PITTSBURGH -- How much money do the Pirates technically have guaranteed toward next season’s roster? $0.
Of course, that will change quickly in the offseason. All but one of the Pirates listed below are arbitration eligible or pre-arbitration eligible, which means they aren’t on guaranteed contracts, but they are under team control and their salaries will be set before the new season begins.
The big question is: Who is in an interesting position with respect to their spot on the club next season? Despite how controllable Pittsburgh's options are as it tries to accelerate its contending window in the next season or two, there are a few in precarious situations entering the offseason.
Here’s a breakdown of the key contributors to the Pirates’ roster, where they stand this offseason and what may be on the horizon.
Jacob Stallings (second-year arbitration eligible): The expectation is that Stallings will remain the Pirates’ starting catcher in 2022, with his calling card of exceptional defense and a good relationship with the team’s young pitching staff.
Michael Perez (first-year arbitration eligible): Perez is controllable, and the Pirates’ top catching prospects are a ways away from being ready. Expect him to stick on the roster despite some trouble on offense in his scattered playing time.
Colin Moran (second-year arbitration eligible): Moran, who ended the year on a month-long skid, is not a long-term fit in the cleanup spot, sporting an average OPS+ for the Pirates (101). Plus, he’s at a position where multiple other players could plug and play. But he’s respected as a veteran, has as much power as anyone on the roster and is in some ways a player-coach in hitting.
Yoshi Tsutsugo (free agent after the World Series): The good news: Tsutsugo showed flashes of the strong player he was in Japan while with the Pirates. The bad news: He doesn’t fit defensively at many spots, he’s a free agent and there are 29 other teams who will give him a look due to his uptick.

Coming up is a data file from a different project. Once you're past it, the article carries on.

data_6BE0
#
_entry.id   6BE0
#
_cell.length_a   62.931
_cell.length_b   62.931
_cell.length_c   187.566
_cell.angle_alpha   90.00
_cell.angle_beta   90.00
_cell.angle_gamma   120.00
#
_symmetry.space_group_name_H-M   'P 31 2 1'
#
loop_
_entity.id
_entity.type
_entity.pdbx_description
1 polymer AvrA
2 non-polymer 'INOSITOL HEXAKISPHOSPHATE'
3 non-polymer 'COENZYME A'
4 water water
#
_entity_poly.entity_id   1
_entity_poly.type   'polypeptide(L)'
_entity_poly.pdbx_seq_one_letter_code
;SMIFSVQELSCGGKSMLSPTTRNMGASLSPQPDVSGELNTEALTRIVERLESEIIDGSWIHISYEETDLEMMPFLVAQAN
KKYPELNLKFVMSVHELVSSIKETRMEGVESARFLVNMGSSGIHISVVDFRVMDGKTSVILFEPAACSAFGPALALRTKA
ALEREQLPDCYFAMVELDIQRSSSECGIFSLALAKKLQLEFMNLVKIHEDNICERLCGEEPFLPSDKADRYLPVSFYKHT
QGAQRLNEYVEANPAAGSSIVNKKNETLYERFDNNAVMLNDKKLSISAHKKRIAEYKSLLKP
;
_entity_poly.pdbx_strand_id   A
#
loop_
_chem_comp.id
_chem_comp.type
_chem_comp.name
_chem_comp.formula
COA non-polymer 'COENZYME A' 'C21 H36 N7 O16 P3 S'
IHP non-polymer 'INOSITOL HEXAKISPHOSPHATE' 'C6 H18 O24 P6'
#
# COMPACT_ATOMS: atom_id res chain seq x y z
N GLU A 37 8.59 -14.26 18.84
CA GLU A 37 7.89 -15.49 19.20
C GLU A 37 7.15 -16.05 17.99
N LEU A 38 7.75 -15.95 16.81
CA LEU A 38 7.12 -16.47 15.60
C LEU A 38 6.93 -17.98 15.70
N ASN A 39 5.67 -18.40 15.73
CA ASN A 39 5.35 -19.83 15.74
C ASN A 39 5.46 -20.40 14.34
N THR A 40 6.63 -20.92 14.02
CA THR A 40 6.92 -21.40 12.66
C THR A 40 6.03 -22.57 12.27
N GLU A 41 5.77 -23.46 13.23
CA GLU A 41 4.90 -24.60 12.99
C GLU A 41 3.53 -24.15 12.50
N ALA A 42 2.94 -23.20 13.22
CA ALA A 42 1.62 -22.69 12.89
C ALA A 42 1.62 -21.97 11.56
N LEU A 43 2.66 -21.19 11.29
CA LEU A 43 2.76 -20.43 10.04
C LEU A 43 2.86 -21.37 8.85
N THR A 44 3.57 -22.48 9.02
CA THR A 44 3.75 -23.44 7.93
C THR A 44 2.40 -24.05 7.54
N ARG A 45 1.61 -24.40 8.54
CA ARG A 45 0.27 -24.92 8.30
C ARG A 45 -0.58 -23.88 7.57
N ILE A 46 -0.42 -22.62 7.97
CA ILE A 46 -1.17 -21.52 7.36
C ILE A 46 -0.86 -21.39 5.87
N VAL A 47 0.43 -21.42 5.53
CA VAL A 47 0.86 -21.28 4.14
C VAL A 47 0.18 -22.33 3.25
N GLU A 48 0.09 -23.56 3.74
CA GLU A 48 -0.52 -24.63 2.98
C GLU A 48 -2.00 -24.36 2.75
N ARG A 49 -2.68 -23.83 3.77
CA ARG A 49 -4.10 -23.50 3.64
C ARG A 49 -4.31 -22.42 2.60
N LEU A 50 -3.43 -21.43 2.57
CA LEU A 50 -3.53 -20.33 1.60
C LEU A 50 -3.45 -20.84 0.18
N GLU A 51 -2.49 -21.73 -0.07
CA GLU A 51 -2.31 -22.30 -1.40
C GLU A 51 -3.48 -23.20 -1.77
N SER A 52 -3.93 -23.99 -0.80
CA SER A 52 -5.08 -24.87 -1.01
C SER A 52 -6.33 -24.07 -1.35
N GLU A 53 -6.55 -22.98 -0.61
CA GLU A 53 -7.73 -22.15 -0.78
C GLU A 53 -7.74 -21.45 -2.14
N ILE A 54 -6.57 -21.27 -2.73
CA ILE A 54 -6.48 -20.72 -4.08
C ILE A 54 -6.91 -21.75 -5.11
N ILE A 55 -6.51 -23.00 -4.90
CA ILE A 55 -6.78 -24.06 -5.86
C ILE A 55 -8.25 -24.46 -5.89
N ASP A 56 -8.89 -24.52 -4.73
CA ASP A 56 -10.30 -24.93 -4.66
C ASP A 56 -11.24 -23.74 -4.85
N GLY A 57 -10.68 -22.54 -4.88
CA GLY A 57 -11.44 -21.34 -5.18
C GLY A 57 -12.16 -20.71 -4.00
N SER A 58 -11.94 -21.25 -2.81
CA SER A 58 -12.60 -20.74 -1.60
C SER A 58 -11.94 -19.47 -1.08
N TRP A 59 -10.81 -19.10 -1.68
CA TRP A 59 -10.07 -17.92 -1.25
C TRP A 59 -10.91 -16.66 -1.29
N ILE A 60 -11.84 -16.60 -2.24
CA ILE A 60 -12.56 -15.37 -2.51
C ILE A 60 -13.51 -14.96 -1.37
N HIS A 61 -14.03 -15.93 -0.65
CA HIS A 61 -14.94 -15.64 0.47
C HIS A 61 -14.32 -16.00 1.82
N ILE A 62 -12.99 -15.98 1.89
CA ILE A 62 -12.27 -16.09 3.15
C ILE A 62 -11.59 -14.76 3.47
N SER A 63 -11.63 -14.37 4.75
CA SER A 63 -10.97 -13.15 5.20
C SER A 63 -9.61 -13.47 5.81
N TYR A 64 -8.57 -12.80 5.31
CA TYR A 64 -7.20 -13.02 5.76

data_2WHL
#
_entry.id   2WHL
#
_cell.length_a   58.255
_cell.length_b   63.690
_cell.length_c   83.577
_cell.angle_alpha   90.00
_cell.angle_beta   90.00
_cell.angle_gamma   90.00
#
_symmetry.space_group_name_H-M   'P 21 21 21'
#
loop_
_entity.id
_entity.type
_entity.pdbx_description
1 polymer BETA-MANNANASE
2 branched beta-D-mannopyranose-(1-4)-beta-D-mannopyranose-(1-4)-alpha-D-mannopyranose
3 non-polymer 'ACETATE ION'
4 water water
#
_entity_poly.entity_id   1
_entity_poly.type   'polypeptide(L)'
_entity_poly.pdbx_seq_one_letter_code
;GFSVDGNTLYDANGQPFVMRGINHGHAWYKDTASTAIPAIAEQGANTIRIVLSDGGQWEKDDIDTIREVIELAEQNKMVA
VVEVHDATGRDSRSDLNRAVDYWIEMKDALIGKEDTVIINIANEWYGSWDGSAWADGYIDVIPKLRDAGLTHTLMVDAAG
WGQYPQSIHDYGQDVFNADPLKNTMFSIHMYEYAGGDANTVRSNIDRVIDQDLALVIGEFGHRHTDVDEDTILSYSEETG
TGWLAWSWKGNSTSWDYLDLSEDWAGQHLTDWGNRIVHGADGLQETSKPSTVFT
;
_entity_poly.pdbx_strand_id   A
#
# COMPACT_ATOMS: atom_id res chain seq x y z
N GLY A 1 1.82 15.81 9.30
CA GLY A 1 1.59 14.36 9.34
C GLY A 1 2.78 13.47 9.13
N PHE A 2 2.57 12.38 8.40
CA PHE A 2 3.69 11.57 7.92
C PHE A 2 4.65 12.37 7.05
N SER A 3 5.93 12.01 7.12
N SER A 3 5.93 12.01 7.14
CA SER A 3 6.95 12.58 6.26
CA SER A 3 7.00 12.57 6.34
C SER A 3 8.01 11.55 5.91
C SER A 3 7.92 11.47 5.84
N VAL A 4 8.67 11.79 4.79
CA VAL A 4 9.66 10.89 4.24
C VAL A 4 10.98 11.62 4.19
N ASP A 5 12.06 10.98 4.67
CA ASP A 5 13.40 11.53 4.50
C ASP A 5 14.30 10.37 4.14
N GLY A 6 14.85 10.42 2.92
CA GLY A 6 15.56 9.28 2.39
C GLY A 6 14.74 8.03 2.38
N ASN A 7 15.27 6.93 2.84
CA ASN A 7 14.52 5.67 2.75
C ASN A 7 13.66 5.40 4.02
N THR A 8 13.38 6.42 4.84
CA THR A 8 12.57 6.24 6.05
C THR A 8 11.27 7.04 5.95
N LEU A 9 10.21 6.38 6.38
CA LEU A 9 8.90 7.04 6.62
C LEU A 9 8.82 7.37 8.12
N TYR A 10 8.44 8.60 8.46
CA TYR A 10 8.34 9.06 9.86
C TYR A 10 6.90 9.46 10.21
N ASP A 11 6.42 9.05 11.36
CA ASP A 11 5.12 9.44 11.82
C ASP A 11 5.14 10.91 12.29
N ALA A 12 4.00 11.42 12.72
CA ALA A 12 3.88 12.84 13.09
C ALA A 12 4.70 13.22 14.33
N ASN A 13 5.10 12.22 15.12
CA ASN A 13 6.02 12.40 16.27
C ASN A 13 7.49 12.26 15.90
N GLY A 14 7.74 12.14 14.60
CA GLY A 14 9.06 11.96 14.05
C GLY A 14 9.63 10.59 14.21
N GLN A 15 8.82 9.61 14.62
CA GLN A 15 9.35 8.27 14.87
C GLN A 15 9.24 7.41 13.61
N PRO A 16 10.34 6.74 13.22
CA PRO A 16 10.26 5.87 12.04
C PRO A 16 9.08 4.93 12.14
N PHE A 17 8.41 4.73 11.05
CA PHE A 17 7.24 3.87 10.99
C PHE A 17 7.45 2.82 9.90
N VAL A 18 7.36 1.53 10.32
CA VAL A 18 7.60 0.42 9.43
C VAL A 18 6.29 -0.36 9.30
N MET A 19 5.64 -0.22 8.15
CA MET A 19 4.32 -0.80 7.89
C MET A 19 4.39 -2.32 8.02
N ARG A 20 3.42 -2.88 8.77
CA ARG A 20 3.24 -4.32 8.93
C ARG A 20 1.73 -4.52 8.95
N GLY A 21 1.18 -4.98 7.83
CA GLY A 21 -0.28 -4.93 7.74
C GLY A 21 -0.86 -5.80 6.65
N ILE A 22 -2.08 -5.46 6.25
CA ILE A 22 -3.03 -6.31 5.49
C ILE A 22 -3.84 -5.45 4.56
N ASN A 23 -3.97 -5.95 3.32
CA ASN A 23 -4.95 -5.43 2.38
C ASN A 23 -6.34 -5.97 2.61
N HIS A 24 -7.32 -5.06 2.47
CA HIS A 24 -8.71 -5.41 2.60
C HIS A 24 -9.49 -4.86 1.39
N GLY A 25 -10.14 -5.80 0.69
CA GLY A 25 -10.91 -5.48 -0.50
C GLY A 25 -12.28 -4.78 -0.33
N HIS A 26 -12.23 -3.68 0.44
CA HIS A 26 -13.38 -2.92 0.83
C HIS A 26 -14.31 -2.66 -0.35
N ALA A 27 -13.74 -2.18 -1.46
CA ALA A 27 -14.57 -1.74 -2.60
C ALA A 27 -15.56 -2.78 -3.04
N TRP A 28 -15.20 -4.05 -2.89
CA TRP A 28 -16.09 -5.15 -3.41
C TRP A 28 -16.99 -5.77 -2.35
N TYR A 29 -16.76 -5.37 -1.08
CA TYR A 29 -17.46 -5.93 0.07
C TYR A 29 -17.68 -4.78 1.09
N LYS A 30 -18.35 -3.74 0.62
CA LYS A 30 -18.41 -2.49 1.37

Michael Chavis (pre-arbitration eligible): Chavis was acquired from the Red Sox and impressed in his short stint around a right elbow injury. It's safe to pencil him into the lineup next season.
Ke’Bryan Hayes (pre-arbitration eligible): It was not a great year for the young Hayes offensively, but he’s the fit of the future at third base. His Gold Glove-caliber defense remained steady when he was healthy in 2021.
Kevin Newman (first-year arbitration eligible): The Pirates’ shortstop situation is an interesting one. With a handful of players making a case to get time at the position in 2022, Newman is a potential non-tender candidate after a second consecutive down season at the plate (.574 OPS in 148 games). But his defense and Erik González’s election of free agency may change things.
Cole Tucker (pre-arbitration eligible): Tucker finally got a shot to show what he’s worked on at the Minor League complex and at Triple-A Indianapolis for an extended period in the final month of the season, when he posted a .720 OPS in 27 games over September and October. It would be hard to see him non-tendered, but he has to prove himself again this spring.
Wilmer Difo (third-year arbitration eligible): Difo was designated for assignment during the season then selected again shortly after. Despite his solid production off the bench, the Pirates’ crunch of young talent looking for opportunities may point to a parting, but it’s unclear as of now.
Anthony Alford (pre-arbitration eligible): Alford struck out so much to begin the year that he was designated for assignment before April had closed. He returned stronger in the second half, as he’s still looking to generate more extra-base hits and stolen bases, but it may have saved his Pirates career.
Ben Gamel (third-year arbitration eligible): Outside of Bryan Reynolds, Gamel was arguably the steadiest offensive contributor, as he rarely went through skids and consistently found ways to draw walks. But some top outfield prospects have reached Triple-A Indianapolis, so the corner outfield spots will be open competition.